There was nothing left to go on. It was like carrying a pail brimming with precious water for miles, only to discover suddenly that the pail had no bottom. That there had never been any water.
There had never been a name. Only a method.
Baron twisted on the bed, keeping his eyes closed and fiercely closing his mind to remembering. He did not want to remember now, only to rush skimming along the surface of things. To remember the details of each interim clearly was to go on through torture that would leave him spent, exhausted.
Elene. He had forgotten her. She meant a great deal to him and he wondered momentarily what would eventually happen to them. And as he wondered, the memories slipped away, and he began to be himself again, slowly. He relaxed, with only the ghosts haunting him. The newspapers had followed his journey quite well, but they termed it debauch. Frank Baron's death fling. Well, let them think it. To hell with everything but him.
"Frank, mon cher," she said.
"Yes?" He looked at her and she smiled at him with that quick motion of the head and shoulders that helped to reveal the self-conscious boldness he admired.
"I am hungry," she said.
He said nothing, watching her. He knew she didn't like being watched. It made her move her head and shoulders still more and he liked seeing this. Scarlet touched her cheeks and her dark eyes sparkled and he wished they could go someplace far beyond far mountains. He knew he would never find a better companion, a more understanding lover. Since they had met that night in the cafe, she refused to leave him. She liked his nose. She refused to speak of any other reason for remaining with him. "It is your nose," she told him. "It is a great, defiant nose. A strong block of a nose. A nose with character. Many persons have noses that are entertaining," she told him. "But none is so interesting as your nose, cheri. Let it go at that, then. I am in love with your nose."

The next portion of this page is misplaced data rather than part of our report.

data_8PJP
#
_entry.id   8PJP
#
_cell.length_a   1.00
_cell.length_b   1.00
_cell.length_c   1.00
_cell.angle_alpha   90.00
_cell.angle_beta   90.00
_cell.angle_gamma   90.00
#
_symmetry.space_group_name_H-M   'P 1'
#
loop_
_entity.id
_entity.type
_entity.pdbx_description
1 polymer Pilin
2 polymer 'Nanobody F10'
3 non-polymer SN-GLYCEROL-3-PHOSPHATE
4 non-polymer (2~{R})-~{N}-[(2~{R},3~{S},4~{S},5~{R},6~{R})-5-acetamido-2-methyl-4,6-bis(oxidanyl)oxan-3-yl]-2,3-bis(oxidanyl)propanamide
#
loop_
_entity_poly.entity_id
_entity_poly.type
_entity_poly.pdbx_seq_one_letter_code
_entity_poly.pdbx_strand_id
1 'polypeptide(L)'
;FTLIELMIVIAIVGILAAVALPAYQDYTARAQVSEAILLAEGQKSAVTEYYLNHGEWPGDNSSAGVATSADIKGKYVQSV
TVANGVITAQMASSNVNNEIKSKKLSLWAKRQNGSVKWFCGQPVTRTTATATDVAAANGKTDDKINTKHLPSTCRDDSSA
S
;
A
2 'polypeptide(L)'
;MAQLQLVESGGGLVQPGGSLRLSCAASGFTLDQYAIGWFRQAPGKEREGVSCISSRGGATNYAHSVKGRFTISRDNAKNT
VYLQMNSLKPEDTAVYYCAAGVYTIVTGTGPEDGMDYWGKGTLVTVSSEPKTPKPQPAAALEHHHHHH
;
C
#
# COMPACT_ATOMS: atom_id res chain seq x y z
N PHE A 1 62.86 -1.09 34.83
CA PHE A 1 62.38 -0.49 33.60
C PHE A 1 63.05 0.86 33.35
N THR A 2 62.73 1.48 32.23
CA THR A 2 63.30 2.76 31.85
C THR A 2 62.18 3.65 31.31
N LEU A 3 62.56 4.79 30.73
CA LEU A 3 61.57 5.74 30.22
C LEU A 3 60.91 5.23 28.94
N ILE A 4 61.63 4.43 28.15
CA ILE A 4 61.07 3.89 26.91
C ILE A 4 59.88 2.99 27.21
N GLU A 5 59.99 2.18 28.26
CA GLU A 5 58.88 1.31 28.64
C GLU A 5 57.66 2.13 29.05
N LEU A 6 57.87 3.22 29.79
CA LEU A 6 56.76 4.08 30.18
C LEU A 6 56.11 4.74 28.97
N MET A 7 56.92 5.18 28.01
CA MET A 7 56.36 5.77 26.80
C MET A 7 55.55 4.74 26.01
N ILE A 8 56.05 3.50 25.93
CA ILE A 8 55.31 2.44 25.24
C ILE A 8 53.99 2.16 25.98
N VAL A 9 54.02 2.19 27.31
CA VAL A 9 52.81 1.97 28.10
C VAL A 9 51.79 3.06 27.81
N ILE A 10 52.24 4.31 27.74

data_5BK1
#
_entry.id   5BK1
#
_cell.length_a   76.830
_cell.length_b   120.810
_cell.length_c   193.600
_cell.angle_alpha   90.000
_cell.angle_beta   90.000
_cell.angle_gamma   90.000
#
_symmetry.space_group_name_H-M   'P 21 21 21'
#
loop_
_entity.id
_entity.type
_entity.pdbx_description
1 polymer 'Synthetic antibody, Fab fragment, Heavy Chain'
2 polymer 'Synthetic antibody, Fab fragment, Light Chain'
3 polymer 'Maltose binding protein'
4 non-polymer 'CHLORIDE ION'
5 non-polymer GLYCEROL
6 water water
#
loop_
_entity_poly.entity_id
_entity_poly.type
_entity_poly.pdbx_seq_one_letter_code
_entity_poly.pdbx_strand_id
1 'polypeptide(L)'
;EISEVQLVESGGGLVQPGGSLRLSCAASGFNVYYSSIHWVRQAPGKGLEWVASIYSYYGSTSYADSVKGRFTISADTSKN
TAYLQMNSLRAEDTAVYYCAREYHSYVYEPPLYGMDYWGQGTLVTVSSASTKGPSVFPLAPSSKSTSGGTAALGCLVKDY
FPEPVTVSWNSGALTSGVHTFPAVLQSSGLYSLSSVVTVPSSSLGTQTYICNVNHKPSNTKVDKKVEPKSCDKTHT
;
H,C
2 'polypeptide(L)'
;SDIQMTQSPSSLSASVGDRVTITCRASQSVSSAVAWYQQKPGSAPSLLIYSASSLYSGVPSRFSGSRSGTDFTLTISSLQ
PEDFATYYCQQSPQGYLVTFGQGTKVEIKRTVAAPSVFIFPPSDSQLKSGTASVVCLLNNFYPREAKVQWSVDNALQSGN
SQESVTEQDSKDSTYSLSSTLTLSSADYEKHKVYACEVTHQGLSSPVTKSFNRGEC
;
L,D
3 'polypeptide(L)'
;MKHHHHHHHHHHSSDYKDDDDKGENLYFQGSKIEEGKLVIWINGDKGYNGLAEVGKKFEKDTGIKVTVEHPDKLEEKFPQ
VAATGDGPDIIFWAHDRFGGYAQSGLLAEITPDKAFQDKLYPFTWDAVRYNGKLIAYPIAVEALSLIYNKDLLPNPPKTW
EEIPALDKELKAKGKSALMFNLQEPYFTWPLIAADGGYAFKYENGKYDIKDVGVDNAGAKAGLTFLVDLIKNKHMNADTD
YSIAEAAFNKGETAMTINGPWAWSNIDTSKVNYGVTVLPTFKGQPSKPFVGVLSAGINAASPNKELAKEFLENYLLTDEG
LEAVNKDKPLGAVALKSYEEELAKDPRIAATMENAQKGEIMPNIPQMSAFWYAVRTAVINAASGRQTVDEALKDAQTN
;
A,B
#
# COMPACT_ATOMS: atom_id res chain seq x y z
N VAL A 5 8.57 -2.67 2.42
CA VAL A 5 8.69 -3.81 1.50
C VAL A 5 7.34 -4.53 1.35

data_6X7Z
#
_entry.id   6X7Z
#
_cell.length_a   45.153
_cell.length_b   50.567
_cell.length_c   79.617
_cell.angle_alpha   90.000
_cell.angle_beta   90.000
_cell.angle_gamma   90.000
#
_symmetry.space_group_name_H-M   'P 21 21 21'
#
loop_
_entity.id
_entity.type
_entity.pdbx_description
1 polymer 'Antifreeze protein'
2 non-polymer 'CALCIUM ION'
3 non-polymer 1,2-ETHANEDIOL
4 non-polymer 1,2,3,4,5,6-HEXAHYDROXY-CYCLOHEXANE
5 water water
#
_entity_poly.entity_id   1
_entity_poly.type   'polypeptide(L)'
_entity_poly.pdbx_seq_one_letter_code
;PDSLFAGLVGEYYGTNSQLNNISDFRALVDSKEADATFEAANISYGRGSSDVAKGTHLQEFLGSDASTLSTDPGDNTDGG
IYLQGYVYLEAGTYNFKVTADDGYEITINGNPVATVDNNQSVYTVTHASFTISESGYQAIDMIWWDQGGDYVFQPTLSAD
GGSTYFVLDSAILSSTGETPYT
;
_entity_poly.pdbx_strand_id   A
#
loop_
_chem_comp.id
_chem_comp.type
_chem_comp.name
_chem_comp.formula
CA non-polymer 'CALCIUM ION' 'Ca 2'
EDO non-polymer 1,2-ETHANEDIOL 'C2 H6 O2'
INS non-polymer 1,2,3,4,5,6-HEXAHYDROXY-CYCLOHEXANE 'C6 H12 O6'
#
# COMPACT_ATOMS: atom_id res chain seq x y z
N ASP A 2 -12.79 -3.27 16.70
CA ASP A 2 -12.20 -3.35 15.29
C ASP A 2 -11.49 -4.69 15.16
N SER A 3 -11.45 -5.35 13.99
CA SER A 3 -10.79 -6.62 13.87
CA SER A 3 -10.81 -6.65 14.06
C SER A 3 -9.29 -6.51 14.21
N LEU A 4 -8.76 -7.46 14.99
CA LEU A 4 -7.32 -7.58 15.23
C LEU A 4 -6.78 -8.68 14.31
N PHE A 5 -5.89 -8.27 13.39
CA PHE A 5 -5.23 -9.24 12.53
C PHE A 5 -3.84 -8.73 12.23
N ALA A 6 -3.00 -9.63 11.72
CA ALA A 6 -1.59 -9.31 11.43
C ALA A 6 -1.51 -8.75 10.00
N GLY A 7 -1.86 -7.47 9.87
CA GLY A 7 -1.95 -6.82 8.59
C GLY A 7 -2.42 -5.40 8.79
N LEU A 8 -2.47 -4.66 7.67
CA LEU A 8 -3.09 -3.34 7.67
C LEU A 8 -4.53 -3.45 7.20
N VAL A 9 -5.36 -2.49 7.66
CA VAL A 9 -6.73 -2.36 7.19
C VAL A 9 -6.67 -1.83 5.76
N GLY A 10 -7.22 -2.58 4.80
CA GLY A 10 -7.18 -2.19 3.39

For his own part, he had never imagined a prostitute could be anything like Elene. He had heard the stories, but he had never met one. Not like Elene. For many days now he had refused to admit to himself that she had any calling other than their own life together. He couldn't understand why she stayed with him. He knew he was boresome. They had not eaten regularly. They were behind in their rent. Looking at her now, he wished they could always be together. If peace might ever be found, then surely Elene had helped to show him a way.
"Well?" she said. She was wearing a soft dark blue skirt and it was tight, sheathing her fine hips. A loose white blouse fresh from her private iron lay smoothly beneath the golden-brown flush of hair that coiled and clung to her shoulders. Her breasts moved vigorously against the blouse and Elene was very much alive. But hungry, he thought. Yes.
"You wish to be free of me?" he said.
Her scowl was dark, her gaze threatening. "No."
"What will we do?"
"I will work."
He grinned at her. About everything she was coldly frank. Her life had taught her that was the easier way. Now she pouted slightly.
"But I am hungry."
"You know I've got that money."
She nodded. "You went out to the Chateau d'If this morning."
They looked at each other for a time and he thought about the five hundred francs in his pocket. It was the most money he'd had at one time in weeks. He had helped a Frenchman take a boatload of tourists out to the Chateau d'If. He had rowed one boat and the Frenchman the other. They had insisted on going out in rowboats. There were all kinds of excursion boats that left the Vieux Port on regular runs to the island Dumas had made famous with his adventurous Count of Monte Cristo.
Elene came over to the bed and sat beside him. She touched his forehead, whistled silently. "Fever," she said.
He clawed into his pants pocket, brought out the single paper bill, quickly thrust it in the open flaring throat of her blouse, down between the warm breasts.
"I won't be long," she said. "We will eat, cheri.
"No appetite, Elene."
She smiled, leaned and kissed him, and he felt the vague stirrings of desire as her damp lips pressed his. For a moment she leaned hard against him, her body and her hands moving with that same frank, bold approach he had enjoyed during all their days together. Abruptly she moved away and smiled at him once again. She waved a warning finger.